Nonprofits must be resilient and flexible in their fundraising efforts. When a campaign is not successful, change courses. Go back to the drawing board as soon as necessary and try something new. A newly established nonprofit will need to experiment with different strategies before they develop an effective campaign.
Learn How to Calculate Fundraising Event ROI
While calculations rarely tell the whole story, there are a couple of numbers commonly used by nonprofits to measure the success of their fundraising campaigns. By using actual data to evaluate each campaign, a nonprofit can make effective decisions about future efforts.
Calculate your campaign’s costs.
One way to evaluate the cost of a fundraising event is to calculate the cost per dollar raised (CPDR). This figure tells the organization how much money is spent to make one dollar. To arrive at the CPDR, take the total expenses and divide by the total revenue earned. If the final number is less than one, it shows that the fundraising campaign successfully earned money.
Calculate your fundraising ROI.
Different from the CPDR, the return on investment (ROI) measures the overall success of a specific campaign, or of collective fundraising efforts. To get ROI, the amount of revenue earned by the campaign or total efforts is divided by the amount of money spent on the fundraiser.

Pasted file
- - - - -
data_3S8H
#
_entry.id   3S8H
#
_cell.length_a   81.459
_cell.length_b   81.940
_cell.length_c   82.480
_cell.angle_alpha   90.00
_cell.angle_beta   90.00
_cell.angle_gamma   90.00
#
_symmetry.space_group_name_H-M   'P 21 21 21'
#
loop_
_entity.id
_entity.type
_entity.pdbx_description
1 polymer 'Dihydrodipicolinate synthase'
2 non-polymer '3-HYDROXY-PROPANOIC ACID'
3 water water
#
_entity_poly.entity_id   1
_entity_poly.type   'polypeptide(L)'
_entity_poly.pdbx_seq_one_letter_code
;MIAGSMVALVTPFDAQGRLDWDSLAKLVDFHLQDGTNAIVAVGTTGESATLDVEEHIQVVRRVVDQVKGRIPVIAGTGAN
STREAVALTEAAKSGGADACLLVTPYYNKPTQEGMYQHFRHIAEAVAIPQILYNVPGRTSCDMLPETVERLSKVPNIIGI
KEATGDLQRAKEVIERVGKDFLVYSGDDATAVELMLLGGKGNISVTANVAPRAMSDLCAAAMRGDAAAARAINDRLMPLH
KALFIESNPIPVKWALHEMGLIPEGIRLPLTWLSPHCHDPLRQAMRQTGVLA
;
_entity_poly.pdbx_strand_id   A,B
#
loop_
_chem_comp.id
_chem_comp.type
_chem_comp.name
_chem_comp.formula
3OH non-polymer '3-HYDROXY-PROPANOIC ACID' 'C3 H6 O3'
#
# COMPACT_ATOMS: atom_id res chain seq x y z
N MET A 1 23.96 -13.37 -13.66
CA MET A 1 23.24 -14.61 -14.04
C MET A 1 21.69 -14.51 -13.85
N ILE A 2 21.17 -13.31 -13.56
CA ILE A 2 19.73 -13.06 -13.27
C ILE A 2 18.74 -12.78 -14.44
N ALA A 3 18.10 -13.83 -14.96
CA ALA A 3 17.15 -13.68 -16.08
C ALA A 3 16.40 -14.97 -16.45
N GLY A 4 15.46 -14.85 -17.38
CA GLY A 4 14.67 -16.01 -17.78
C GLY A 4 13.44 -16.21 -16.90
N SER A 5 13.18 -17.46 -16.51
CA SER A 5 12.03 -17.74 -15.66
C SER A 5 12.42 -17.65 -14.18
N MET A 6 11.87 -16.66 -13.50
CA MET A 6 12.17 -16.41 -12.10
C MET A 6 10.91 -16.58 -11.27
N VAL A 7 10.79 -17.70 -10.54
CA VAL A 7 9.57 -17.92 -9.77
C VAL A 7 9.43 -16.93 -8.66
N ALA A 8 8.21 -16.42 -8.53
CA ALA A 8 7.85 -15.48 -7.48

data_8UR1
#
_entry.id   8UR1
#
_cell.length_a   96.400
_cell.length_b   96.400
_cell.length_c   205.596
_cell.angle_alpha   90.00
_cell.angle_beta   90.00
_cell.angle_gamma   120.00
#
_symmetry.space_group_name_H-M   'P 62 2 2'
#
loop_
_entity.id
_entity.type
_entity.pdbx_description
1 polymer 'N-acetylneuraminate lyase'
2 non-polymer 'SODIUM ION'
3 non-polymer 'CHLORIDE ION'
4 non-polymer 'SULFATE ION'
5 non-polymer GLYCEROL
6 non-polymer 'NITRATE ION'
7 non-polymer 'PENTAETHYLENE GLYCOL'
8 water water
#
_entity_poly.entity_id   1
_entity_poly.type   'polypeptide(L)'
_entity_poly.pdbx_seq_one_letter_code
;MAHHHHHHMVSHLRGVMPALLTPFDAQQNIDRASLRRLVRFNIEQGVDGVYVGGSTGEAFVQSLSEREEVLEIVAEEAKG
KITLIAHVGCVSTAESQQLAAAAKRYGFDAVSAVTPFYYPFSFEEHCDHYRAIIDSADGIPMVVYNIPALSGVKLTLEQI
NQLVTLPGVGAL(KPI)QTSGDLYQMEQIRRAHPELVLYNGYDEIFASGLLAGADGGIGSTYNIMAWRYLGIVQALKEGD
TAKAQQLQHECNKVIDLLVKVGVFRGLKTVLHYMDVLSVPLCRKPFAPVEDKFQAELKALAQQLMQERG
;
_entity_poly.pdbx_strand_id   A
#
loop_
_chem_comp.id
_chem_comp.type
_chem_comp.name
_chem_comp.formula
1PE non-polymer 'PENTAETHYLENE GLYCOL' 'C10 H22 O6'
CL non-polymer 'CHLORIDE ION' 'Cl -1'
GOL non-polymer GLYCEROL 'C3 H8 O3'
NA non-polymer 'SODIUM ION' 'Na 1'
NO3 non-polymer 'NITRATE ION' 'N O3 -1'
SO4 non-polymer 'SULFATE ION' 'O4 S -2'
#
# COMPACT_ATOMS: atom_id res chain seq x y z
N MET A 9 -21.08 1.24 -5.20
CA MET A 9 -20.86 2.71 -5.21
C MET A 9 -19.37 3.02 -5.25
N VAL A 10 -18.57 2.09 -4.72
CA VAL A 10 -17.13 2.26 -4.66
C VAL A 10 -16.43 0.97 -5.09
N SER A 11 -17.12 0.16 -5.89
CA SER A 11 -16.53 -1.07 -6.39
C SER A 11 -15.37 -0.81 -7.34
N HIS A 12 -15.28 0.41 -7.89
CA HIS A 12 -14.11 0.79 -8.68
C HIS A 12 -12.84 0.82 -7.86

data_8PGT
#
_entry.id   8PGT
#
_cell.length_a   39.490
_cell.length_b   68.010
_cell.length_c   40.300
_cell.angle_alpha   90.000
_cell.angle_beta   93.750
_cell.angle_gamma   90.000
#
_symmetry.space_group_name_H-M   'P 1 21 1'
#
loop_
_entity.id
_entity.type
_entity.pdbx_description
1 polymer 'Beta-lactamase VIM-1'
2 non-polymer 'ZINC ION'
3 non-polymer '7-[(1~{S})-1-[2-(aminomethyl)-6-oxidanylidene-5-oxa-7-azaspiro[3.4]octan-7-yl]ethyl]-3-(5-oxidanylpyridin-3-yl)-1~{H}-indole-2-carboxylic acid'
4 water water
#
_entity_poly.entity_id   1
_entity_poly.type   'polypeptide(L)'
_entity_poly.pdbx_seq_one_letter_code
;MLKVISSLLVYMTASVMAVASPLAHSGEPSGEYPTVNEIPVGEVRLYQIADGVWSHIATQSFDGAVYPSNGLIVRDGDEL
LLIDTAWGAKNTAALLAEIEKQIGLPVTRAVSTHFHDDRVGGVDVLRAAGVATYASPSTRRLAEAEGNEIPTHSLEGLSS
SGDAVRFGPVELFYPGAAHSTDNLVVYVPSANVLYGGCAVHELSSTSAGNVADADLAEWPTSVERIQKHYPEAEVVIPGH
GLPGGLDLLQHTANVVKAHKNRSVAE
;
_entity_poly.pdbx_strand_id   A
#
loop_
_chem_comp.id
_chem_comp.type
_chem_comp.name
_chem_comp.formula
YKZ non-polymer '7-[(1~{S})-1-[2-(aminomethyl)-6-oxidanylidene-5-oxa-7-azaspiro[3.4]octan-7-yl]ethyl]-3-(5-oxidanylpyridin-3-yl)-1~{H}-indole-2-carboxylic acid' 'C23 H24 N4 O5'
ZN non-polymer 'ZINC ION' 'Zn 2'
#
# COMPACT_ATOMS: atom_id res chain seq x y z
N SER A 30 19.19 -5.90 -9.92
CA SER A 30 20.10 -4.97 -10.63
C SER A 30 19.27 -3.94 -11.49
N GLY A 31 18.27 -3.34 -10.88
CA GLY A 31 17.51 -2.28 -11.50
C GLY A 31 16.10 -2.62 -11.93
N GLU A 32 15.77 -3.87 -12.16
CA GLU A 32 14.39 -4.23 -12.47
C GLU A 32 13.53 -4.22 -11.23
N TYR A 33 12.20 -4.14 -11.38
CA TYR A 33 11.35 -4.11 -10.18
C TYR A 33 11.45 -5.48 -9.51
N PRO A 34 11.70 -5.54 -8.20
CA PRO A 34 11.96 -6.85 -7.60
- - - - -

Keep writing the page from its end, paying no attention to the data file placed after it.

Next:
How to Improve Your Campaign ROI
Minimize your costs while increasing your returns.
To generate more revenue from donations, expenses should be constantly evaluated to see if costs can be decreased. There are many strategies to decrease costs and maximize returns. Evaluating current results, maximizing marketing potential, and increasing online presence with effective social media campaigns are some areas to focus on in order to increase returns.
Evaluate results regularly and make changes as needed.
Tracking donor retention, donor growth, CPDR, and ROI regularly will help an organization evaluate fundraising results and make changes when necessary. While tracking success can be done manually, many organizations find it more efficient to track fundraising efforts in real-time using a cloud accounting software like Sage Intacct.
Jo-Anne Williams Barnes, is a Certified Public Accountant (CPA) and Chartered Global Management Accountant (CGMA) holding a Master’s of Science in Accounting (MSA) and a Master’s in Business Administration (MBA). Additionally, she holds a Bachelor of Science (BS) in Accounting from the University of Baltimore and is a seasoned accounting professional with several years of experience in the field of managing financial records for non-profits, small, medium, and large businesses. Jo-Anne is a certified Sage Intacct Accounting and Implementation Specialist, a certified QuickBooks ProAdvisor, an AICPA Not-for-Profit Certificate II holder, and Standard for Excellence Licensed Consultant. Additionally, Jo-Anne is a member of American Institute of Certified Public Accountant (AICPA), Maryland Association of Certified Public Accountants (MACPA), and Greater Washington Society of Certified Public Accountants (GWSCPA) where she continues to keep abreast on the latest industry trends and changes.